This project is a co-production between Cantabile Choirs and the Kingston Symphony, for the creation of a Virtual Reality 360 video (commonly referred to in the arts as immersive video) performance of ‘Will Ye No Come Back Again?’ by local composer Mark Sirett, arranged for choir and orchestra. The choral and instrumental performances will be recorded virtually – musicians submit recordings of themselves filmed in the safety of their homes. The video-recorded musicians will be imported into the VR360 performance environment, The Spire (formerly Sydenham Street United Church).
Kingston Arts Council – $7,302
Improving Communications Accessibility in Kingston’s Arts Sector
From the Edward Ratcliffe Fund, The Audrey and Peter Scholes Memorial Fund
This Kingston Arts Council (KAC) initiative will support 1) expanding the accessibility of our organization’s website and pdf materials through the completion of a formal external audit and the implementation of identified actions; 2) growing accessible communications knowledge in our arts community through the delivery of a webinar focused on social media and website accessibility strategies and tools. Both the audit and webinar will be delivered by Accessibility Services Canada (ASC), a training organization that helps non-profits and businesses to understand and comply with provincial accessibility legislation.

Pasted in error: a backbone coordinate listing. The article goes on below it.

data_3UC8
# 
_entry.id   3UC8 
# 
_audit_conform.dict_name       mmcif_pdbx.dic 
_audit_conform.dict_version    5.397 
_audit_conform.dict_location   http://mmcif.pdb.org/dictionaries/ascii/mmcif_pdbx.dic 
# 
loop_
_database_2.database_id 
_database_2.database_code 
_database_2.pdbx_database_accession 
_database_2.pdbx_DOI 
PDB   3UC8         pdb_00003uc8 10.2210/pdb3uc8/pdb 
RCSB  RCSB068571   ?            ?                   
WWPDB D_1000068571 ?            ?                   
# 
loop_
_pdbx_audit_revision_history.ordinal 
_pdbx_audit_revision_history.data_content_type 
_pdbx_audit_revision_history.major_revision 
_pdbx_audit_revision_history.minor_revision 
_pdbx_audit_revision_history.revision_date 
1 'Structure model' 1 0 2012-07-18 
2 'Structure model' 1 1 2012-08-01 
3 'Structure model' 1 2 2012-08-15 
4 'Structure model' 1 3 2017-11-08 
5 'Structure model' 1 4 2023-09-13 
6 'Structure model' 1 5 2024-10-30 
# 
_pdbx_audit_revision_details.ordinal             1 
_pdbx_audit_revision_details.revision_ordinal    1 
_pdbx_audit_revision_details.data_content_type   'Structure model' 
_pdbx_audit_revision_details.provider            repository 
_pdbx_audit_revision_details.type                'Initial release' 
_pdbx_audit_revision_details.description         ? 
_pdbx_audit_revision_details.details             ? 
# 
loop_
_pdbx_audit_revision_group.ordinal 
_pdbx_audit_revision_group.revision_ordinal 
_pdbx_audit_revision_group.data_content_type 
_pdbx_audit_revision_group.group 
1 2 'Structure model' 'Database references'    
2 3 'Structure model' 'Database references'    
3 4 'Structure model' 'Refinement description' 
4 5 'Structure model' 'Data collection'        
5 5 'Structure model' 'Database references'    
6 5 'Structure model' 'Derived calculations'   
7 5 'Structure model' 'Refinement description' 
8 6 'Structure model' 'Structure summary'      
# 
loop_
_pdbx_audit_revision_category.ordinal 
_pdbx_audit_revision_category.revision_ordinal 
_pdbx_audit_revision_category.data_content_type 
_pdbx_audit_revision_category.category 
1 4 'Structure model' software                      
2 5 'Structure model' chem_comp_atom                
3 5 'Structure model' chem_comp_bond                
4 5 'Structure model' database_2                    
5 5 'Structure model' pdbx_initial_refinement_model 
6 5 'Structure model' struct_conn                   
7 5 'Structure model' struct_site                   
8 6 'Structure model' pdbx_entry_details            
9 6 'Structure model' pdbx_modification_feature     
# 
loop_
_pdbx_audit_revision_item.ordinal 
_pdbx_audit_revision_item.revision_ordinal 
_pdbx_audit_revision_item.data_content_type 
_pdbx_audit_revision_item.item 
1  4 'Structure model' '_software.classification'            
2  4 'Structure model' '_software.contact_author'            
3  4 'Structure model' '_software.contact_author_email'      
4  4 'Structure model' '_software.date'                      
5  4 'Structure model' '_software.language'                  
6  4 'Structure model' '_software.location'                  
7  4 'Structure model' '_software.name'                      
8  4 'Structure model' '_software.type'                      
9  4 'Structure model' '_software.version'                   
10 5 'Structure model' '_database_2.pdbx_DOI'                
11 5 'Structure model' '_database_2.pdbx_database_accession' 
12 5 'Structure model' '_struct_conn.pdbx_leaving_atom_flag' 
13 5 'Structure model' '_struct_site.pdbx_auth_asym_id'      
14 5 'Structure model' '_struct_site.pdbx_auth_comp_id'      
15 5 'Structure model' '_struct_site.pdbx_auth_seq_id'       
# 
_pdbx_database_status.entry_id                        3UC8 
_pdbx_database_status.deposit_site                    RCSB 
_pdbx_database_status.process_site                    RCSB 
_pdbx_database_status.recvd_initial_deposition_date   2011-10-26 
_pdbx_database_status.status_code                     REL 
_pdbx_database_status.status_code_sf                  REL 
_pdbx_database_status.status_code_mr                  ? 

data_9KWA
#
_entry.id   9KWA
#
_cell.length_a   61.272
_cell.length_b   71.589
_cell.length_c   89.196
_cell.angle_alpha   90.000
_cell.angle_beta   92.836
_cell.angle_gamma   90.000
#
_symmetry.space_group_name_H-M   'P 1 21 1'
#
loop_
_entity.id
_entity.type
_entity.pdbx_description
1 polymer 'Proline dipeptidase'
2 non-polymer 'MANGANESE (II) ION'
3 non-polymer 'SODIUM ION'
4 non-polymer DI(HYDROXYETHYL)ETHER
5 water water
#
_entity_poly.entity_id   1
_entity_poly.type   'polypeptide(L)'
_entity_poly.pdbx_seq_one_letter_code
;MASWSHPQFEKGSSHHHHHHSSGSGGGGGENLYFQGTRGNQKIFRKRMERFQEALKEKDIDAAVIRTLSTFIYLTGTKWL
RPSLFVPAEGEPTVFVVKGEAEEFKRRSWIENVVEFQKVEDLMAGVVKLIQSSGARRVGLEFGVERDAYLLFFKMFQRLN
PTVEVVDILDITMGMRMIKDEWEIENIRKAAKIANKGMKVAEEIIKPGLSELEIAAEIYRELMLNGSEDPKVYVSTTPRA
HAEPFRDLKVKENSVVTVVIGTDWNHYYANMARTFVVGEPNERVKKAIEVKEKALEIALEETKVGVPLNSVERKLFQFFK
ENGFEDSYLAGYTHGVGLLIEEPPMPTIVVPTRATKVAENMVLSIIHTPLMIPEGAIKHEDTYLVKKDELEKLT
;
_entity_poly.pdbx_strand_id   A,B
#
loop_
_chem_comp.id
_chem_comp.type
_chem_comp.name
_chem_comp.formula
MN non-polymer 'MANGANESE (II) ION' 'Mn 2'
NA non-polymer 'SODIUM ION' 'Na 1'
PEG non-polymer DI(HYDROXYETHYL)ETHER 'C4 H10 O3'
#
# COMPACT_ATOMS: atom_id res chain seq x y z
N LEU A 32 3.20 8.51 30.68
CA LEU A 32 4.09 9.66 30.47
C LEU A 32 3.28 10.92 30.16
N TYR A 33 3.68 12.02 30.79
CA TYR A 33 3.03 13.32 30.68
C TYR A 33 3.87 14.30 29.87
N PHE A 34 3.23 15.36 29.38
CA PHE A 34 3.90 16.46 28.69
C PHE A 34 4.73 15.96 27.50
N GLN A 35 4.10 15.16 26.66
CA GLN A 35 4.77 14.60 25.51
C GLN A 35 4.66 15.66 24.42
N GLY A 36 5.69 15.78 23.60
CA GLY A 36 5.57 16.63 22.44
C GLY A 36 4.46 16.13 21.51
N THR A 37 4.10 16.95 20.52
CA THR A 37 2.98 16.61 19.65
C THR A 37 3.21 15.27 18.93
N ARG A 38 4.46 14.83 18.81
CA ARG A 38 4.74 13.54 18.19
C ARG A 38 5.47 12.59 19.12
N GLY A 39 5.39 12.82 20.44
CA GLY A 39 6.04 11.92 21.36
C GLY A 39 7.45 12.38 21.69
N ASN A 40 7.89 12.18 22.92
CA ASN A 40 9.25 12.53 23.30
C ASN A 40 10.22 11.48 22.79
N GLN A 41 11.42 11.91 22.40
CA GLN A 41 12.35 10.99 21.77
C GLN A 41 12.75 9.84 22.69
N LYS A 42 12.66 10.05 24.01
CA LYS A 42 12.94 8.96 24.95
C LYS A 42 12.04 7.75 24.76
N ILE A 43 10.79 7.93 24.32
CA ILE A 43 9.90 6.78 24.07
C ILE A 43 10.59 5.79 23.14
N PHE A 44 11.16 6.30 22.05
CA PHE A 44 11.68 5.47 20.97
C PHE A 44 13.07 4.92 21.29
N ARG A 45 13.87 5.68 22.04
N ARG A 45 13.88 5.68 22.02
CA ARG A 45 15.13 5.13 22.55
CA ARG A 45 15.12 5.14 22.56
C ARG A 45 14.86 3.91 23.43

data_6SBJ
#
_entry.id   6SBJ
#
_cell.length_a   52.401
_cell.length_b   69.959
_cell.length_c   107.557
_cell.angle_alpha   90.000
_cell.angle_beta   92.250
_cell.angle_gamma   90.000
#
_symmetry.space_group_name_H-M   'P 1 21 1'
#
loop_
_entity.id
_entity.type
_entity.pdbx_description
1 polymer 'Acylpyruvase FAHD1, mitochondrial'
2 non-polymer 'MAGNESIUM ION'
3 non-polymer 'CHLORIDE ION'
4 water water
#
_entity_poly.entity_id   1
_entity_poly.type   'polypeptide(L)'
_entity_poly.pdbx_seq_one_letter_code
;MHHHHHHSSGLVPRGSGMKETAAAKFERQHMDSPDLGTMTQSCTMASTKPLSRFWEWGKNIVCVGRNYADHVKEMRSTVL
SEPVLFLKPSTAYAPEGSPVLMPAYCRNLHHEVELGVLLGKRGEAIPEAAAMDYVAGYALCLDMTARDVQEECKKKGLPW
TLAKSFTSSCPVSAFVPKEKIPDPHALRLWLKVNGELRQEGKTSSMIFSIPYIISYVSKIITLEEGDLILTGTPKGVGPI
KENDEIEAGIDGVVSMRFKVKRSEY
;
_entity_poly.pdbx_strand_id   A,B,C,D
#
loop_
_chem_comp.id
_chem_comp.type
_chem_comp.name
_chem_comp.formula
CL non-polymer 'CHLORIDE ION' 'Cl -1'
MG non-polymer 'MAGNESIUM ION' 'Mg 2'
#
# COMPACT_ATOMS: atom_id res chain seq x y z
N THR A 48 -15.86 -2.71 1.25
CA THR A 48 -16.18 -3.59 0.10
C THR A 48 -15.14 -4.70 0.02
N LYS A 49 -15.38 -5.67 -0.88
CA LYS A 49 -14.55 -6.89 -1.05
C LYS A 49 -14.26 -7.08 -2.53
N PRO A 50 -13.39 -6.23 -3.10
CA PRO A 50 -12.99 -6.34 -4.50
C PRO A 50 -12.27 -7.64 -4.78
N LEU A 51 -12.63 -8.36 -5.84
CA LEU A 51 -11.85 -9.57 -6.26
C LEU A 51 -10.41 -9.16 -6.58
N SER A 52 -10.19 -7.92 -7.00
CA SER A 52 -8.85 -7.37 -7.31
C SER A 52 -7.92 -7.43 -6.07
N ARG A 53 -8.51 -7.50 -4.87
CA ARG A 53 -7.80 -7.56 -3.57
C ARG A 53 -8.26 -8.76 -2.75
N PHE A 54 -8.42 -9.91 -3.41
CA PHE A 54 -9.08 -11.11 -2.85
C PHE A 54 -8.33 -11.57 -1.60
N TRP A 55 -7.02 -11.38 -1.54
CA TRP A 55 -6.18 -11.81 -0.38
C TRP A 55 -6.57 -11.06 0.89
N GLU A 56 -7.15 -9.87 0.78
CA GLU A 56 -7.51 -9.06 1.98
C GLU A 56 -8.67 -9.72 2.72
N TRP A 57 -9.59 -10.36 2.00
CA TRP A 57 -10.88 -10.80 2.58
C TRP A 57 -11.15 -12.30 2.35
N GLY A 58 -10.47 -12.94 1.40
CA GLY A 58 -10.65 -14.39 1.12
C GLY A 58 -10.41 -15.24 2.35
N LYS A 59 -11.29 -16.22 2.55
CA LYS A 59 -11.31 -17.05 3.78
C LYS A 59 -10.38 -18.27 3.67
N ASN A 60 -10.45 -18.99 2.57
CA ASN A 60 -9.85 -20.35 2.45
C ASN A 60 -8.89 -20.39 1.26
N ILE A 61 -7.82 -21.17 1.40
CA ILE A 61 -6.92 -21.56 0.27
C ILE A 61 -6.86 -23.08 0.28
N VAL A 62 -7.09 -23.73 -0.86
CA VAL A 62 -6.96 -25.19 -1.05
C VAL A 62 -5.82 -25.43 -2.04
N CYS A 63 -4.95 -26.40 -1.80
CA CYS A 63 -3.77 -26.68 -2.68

Kingston School of Art – $4,700
Children’s Summer Art Camps Programming
From the Marion and John Dunn Fund, Sandiford Family Smart & Caring Fund
The Children’s Summer Art Camps Program provides arts instruction in a 1 day per week, 8 week-long day camp structure to children ages 5-12 through July and August. Led by an Ontario College of Teachers certified teacher and assistants partnered with the Kingston School of Art and KEYS Job Centre, students explore various creative media, styles, projects, and themes. Camps include both indoor and outdoor activities, a wide variety of creative initiatives, and a supportive environment where students feel safe and encouraged to express and challenge themselves.
Theatre Kingston – $14,000
Theatre Kingston Fringe Festival
From the Valerie Robertson Women in Theatre Fund, The Audrey and Peter Scholes Memorial Fund